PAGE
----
10. Absence of caspase 8 and high expression of PED protect primitive neural cells from cell death. Ricci-Vitiani, L., Pedini, F., Mollinari, C., Condorelli, G., Bonci, D., Bez, A., Colombo, A., Parati, E., Peschle, C., De Maria, R. J. Exp. Med. (2004) [Pubmed]
  11. Albinism in Africa as a public health issue. Hong, E.S., Zeeb, H., Repacholi, M.H. BMC public health [electronic resource]. (2006) [Pubmed]
  12. Structure of P-protein of the glycine cleavage system: implications for nonketotic hyperglycinemia. Nakai, T., Nakagawa, N., Maoka, N., Masui, R., Kuramitsu, S., Kamiya, N. EMBO J. (2005) [Pubmed]
  13. Ligation-state hydrogen exchange: Coupled binding and folding equilibria in ribonuclease P protein. Henkels, C.H., Oas, T.G. J. Am. Chem. Soc. (2006) [Pubmed]
  14. Role of NH(2)- and COOH-terminal domains of the P protein of human parainfluenza virus type 3 in transcription and replication. De, B.P., Hoffman, M.A., Choudhary, S., Huntley, C.C., Banerjee, A.K. J. Virol. (2000) [Pubmed]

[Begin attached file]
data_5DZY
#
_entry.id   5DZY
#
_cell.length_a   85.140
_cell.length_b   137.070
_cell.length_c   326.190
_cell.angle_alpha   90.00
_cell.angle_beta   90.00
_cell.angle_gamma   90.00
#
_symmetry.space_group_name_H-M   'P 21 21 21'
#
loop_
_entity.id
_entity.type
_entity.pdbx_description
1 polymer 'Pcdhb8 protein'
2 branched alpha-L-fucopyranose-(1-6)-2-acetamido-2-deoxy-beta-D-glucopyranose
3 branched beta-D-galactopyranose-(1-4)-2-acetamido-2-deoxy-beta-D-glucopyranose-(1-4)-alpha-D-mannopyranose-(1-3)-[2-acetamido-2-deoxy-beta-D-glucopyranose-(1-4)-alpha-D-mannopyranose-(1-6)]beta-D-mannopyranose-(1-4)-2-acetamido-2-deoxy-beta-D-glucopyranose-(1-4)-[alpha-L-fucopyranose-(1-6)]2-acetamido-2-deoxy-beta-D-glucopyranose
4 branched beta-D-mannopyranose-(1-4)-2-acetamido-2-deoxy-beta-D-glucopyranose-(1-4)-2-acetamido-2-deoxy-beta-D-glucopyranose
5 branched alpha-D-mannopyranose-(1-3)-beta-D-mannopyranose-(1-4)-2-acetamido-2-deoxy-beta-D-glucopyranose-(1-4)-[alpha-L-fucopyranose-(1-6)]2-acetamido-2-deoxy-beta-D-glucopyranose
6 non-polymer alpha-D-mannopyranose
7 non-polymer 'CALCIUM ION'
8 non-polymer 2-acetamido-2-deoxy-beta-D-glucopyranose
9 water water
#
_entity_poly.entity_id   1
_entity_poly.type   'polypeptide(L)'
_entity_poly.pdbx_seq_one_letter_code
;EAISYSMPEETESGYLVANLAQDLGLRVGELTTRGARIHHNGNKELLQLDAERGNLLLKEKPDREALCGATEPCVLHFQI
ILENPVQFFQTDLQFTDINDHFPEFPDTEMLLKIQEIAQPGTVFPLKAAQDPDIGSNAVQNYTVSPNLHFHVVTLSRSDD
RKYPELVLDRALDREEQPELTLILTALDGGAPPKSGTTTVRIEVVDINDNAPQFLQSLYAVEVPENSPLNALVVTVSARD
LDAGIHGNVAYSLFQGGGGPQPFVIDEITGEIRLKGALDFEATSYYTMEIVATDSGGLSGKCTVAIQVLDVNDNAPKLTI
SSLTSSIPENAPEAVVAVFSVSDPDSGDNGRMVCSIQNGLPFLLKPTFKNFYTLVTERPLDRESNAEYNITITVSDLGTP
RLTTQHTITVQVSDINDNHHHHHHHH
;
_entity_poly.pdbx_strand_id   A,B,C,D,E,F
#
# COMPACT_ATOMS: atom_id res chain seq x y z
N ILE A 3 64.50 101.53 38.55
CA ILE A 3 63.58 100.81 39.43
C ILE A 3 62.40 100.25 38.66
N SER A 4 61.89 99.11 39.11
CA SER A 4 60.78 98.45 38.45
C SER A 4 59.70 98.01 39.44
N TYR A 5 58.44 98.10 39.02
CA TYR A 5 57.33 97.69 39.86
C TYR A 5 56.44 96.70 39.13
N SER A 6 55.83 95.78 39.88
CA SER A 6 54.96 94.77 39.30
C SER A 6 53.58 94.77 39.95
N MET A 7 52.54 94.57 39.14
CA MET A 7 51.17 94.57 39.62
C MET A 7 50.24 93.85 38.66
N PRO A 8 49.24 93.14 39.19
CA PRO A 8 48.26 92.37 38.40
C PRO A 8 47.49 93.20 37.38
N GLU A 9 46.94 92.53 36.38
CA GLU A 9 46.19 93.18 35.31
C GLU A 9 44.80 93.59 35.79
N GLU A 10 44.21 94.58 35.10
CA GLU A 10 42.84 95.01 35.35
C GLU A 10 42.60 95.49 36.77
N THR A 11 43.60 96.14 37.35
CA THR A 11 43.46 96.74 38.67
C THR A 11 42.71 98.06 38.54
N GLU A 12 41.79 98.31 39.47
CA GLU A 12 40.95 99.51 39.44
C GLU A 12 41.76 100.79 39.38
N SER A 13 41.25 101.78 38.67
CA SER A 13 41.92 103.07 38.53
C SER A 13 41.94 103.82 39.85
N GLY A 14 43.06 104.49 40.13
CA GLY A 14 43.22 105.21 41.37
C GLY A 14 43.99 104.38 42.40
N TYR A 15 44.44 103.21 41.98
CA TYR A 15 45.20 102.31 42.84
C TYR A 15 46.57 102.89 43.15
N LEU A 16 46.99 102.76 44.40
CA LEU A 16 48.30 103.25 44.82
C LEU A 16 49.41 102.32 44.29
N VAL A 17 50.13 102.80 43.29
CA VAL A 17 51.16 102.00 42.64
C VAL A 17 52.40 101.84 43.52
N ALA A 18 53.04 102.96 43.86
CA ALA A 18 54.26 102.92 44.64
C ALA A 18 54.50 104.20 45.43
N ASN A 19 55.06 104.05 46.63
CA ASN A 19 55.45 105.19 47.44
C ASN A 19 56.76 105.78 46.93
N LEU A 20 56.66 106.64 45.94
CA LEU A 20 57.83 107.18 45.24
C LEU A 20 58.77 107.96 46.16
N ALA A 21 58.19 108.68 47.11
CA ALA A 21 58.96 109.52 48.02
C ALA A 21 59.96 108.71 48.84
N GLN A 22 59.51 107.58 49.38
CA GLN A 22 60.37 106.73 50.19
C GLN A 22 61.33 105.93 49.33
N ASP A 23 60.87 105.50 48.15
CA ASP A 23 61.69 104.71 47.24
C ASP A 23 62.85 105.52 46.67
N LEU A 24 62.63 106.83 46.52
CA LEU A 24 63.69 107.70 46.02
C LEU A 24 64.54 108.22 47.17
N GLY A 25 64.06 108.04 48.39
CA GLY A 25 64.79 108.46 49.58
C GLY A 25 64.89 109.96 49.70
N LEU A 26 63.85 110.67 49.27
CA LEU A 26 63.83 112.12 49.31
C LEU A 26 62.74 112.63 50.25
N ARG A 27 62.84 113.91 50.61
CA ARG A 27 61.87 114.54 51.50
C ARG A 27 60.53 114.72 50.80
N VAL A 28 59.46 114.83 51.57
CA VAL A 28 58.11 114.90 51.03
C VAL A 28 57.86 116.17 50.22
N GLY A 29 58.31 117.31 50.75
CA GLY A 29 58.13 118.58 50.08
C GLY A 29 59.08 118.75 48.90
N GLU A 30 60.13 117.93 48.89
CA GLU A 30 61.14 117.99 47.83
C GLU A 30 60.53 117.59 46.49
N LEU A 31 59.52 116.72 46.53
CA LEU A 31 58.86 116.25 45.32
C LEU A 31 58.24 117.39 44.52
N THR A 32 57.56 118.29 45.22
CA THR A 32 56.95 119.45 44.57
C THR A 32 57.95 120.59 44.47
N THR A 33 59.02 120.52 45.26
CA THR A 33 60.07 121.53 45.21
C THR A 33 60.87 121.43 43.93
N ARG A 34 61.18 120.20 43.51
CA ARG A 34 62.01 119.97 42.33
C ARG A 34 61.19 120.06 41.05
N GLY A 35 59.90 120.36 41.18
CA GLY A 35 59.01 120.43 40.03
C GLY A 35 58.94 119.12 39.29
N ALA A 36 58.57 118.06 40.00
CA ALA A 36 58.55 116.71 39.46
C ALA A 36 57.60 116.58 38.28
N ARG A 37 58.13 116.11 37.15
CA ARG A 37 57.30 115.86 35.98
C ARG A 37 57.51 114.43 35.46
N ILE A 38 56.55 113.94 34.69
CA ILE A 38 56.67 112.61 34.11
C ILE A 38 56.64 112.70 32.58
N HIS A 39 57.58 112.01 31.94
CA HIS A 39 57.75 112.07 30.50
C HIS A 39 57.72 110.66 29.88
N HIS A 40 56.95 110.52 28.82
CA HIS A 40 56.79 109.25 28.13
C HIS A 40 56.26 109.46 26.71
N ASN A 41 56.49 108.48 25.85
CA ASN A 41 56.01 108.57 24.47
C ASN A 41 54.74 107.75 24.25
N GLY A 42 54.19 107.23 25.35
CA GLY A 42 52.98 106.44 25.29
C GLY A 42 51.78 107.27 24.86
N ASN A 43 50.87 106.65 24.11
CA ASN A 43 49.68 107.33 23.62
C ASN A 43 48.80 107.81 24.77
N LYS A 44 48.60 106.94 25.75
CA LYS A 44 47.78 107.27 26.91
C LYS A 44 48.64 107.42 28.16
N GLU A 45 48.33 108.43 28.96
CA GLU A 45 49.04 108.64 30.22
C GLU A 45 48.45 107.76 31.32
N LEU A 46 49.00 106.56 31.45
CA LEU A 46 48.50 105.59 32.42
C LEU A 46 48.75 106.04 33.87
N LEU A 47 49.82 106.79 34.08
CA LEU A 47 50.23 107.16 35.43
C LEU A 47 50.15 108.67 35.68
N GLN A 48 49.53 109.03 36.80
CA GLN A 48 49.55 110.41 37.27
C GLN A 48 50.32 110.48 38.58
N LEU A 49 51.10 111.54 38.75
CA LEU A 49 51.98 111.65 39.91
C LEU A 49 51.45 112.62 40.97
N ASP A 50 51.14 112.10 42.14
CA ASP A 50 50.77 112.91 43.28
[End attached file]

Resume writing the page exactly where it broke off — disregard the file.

15. C-terminal phosphorylation of human respiratory syncytial virus P protein occurs mainly at serine residue 232. Sánchez-Seco, M.P., Navarro, J., Martínez, R., Villanueva, N. J. Gen. Virol. (1995) [Pubmed]
  16. Skin pigmentation, biogeographical ancestry and admixture mapping. Shriver, M.D., Parra, E.J., Dios, S., Bonilla, C., Norton, H., Jovel, C., Pfaff, C., Jones, C., Massac, A., Cameron, N., Baron, A., Jackson, T., Argyropoulos, G., Jin, L., Hoggart, C.J., McKeigue, P.M., Kittles, R.A. Hum. Genet. (2003) [Pubmed]
  17. Interactive effects of MC1R and OCA2 on melanoma risk phenotypes. Duffy, D.L., Box, N.F., Chen, W., Palmer, J.S., Montgomery, G.W., James, M.R., Hayward, N.K., Martin, N.G., Sturm, R.A. Hum. Mol. Genet. (2004) [Pubmed]
  18. Molecular basis of congenital hypopigmentary disorders in humans: a review. Boissy, R.E., Nordlund, J.J. Pigment Cell Res. (1997) [Pubmed]
  19. Microarray analysis of gene/transcript expression in Prader-Willi syndrome: deletion versus UPD. Bittel, D.C., Kibiryeva, N., Talebizadeh, Z., Butler, M.G. J. Med. Genet. (2003) [Pubmed]
  20. Identification of a common mutation in Finnish patients with nonketotic hyperglycinemia. Kure, S., Takayanagi, M., Narisawa, K., Tada, K., Leisti, J. J. Clin. Invest. (1992) [Pubmed]